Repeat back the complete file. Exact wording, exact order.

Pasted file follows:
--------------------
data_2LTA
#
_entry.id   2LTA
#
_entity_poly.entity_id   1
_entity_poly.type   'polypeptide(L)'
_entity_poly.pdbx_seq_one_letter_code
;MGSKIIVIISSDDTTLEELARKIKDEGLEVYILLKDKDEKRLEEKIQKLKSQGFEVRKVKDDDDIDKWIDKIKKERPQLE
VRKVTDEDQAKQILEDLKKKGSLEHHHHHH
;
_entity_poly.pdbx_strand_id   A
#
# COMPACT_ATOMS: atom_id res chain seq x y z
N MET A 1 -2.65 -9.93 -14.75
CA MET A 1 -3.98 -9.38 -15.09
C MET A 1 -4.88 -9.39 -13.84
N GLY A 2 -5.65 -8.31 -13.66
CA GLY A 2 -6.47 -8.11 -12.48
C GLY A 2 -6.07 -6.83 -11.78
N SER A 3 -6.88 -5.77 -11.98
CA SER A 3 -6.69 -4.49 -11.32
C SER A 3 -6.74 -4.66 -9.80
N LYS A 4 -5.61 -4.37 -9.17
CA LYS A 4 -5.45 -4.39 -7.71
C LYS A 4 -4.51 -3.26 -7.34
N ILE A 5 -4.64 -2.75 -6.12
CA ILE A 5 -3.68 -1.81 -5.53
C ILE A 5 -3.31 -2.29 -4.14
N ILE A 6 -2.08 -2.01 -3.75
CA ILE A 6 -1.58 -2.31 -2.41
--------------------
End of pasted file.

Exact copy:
data_2LTA
#
_entry.id   2LTA
#
_entity_poly.entity_id   1
_entity_poly.type   'polypeptide(L)'
_entity_poly.pdbx_seq_one_letter_code
;MGSKIIVIISSDDTTLEELARKIKDEGLEVYILLKDKDEKRLEEKIQKLKSQGFEVRKVKDDDDIDKWIDKIKKERPQLE
VRKVTDEDQAKQILEDLKKKGSLEHHHHHH
;
_entity_poly.pdbx_strand_id   A
#
# COMPACT_ATOMS: atom_id res chain seq x y z
N MET A 1 -2.65 -9.93 -14.75
CA MET A 1 -3.98 -9.38 -15.09
C MET A 1 -4.88 -9.39 -13.84
N GLY A 2 -5.65 -8.31 -13.66
CA GLY A 2 -6.47 -8.11 -12.48
C GLY A 2 -6.07 -6.83 -11.78
N SER A 3 -6.88 -5.77 -11.98
CA SER A 3 -6.69 -4.49 -11.32
C SER A 3 -6.74 -4.66 -9.80
N LYS A 4 -5.61 -4.37 -9.17
CA LYS A 4 -5.45 -4.39 -7.71
C LYS A 4 -4.51 -3.26 -7.34
N ILE A 5 -4.64 -2.75 -6.12
CA ILE A 5 -3.68 -1.81 -5.53
C ILE A 5 -3.31 -2.29 -4.14
N ILE A 6 -2.08 -2.01 -3.75
CA ILE A 6 -1.58 -2.31 -2.41